Arusha is hard to avoid on any trip to Tanzania, and fortunately, no one would want to: with a perfect climate year-round, friendly locals, easy access to its stunning natural surroundings, and a vibrant, diverse nightlife, you may never want to leave. Those who do, though, will be richly rewarded. Just outside the city lie Mount Meru, Mount Kilimanjaro, Serengeti National Park, the Ngorongoro Conservation Area, and a slew of traditional villages that you can visit through a guide or a “cultural tourism” program.
Tourists generally stay in Uzunguni, known to locals as “White People District,” and although the best accommodations are here, staying elsewhere may provide a more authentic experience of the city. The best thing to do, though, is to take advantage of the town’s gorgeous surroundings. If Kilimanjaro is beyond your skill level, consider climbing Mount Meru or a hike in one of the nearby national parks.
1. Mount Meru: A good alternative to Mount Kilimanjaro, Meru, the second-highest mountain in Tanzania, can be climbed by climbers with very little experience, and offers spectacular views of Arusha and the surrounding countryside. Fairly deserted by tourists, it takes two days to reach the summit, and rental facilities are limited, so bring a warm sleeping bag and tent.
2. Via Via: This café, located at the Natural History Museum, is an extraordinarily popular social space, where expats mingle with locals and enjoy live music, drinks, and dancing during the evening.
3. Markets: Although you are better off buying art and handicrafts in the villages or in one of Arusha’s upmarket specialty shops, the city’s open-air markets are worth visiting for the experience alone. Clothing, knickknacks, food, books, and electronics can all be had here, often sold by extremely aggressive vendors. The biggest and best market is at Ngarantoni on Thursday and Sunday.
4. Nane Nane: This annual agricultural show attracts thousands to Arusha every August 8th; farmers use it as an opportunity to sell animals and crops, as well as exchange expertise and enjoy music and dancing.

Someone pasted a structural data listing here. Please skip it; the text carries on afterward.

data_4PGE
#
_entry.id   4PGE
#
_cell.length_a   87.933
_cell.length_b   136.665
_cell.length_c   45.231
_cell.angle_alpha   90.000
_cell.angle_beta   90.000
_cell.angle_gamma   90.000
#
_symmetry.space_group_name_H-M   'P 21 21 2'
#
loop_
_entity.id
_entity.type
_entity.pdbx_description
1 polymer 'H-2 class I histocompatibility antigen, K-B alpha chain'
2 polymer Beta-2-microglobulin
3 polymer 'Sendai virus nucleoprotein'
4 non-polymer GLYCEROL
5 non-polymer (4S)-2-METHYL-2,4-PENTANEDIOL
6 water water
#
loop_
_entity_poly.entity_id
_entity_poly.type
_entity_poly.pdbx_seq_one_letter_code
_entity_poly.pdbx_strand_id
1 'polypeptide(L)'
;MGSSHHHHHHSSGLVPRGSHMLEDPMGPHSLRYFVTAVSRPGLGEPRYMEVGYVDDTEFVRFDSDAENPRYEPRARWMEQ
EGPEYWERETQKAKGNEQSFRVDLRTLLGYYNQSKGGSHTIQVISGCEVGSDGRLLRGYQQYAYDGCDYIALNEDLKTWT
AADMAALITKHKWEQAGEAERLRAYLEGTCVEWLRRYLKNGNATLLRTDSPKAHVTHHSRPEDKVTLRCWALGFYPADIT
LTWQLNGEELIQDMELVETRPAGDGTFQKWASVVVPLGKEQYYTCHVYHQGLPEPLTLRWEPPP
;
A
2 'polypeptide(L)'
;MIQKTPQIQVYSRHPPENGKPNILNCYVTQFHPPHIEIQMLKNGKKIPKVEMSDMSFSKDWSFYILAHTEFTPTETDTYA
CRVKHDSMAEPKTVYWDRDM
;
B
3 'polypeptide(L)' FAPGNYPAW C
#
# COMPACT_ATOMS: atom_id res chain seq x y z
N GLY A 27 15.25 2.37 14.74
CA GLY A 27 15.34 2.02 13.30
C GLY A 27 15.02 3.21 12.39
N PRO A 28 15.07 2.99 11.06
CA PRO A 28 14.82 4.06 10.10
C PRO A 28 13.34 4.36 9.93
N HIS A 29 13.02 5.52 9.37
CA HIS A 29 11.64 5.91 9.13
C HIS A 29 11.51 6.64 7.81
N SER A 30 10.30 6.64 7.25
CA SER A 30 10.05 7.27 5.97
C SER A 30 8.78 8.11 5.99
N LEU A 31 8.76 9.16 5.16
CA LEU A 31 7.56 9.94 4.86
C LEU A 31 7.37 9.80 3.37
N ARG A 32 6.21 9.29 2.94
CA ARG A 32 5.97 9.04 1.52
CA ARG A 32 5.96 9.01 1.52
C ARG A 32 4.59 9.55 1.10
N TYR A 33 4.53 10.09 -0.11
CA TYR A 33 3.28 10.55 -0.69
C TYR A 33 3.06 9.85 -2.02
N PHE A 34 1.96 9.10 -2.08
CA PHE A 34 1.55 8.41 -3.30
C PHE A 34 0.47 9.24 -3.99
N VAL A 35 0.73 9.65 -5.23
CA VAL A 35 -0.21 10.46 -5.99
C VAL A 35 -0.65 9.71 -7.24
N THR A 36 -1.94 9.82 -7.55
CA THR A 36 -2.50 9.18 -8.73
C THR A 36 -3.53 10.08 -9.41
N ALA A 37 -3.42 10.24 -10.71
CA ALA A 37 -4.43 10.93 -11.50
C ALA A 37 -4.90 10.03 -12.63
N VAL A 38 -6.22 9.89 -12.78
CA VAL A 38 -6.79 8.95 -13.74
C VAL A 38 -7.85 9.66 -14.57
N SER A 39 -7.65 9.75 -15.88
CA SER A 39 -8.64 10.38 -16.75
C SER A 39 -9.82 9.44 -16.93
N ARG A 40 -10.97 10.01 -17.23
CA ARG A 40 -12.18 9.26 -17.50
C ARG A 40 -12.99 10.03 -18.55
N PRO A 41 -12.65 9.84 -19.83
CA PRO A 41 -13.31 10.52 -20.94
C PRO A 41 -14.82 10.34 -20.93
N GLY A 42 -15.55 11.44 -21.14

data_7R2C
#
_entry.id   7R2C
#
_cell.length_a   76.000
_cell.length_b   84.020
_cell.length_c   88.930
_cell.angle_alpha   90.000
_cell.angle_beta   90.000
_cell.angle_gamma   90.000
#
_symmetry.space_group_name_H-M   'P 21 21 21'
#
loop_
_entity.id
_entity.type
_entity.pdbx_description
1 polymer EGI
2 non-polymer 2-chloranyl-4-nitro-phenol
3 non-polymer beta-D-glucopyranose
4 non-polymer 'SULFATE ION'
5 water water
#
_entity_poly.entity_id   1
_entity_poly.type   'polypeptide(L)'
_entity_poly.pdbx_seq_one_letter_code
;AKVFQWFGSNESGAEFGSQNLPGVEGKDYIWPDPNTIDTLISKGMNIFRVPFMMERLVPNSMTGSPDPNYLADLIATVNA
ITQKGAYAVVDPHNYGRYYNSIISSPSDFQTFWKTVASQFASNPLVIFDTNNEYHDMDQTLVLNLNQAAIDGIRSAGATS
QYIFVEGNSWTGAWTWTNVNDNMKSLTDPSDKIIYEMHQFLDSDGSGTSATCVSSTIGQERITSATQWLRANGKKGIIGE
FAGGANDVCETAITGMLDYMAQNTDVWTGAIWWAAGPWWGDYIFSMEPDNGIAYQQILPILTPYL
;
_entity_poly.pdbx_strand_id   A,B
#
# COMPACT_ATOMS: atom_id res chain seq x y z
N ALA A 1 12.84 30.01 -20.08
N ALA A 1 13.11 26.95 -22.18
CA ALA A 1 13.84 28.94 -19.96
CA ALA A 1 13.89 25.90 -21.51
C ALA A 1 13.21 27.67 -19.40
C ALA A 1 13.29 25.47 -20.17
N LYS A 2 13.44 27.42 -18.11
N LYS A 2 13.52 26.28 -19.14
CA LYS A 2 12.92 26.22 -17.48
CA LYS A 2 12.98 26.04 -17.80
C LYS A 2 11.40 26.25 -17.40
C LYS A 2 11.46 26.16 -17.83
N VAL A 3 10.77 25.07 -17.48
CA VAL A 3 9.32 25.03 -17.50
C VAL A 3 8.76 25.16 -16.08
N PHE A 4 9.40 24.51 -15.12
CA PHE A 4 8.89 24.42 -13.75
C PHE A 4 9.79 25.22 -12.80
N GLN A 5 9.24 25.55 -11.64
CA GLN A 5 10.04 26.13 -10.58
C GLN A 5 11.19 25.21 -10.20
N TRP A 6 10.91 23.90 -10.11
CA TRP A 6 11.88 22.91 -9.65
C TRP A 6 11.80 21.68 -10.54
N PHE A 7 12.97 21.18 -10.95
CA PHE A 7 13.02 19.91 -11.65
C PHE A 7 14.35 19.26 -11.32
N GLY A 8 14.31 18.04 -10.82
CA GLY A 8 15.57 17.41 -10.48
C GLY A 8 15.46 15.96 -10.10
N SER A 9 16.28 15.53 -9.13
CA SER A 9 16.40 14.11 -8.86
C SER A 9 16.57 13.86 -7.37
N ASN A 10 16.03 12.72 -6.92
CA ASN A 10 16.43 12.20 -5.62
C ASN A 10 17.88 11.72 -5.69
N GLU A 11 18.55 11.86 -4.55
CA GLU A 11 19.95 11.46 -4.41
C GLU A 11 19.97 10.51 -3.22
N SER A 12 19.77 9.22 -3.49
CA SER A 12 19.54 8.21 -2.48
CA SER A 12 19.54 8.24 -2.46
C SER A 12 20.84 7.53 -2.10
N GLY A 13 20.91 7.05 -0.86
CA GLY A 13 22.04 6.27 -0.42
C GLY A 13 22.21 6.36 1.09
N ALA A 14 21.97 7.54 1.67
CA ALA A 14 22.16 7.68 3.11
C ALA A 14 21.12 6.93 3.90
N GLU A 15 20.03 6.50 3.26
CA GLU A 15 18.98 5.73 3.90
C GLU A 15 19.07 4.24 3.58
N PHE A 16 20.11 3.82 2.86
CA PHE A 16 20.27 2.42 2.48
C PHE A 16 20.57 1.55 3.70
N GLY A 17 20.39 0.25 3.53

5. International Criminal Tribunal for Rwanda: Housed in the center of town, the trials of those responsible for the genocide during Rwanda’s civil war have been in progress since 1994. The hearings are free and open to the public on certain days of the week. Visitors can watch the proceedings from behind glass and headphones translate everything into a variety of languages. You must bring your passport.
6. Declaration and Natural History Museums: Even by African standards, Arusha is relatively light on museums, but the Declaration Museum and Natural History Museums are good picks for those interested in learning some background about the city. The Declaration Museum hosts several displays about the history of Tanzania since independence. The Natural History Museum has several fossils and the popular café Via Via in the back of its grounds.
7. Masai Tours: Although some may be uncomfortable with the voyeuristic elements of these guided tours of outlying villages, there is no better way to learn about the lives and customs of the Masai and Meru ethnic groups, who are very proud of their culture and traditions. Locals, who also serve as interpreters, usually lead tours. Roy Safaris offers excursions out of Arusha.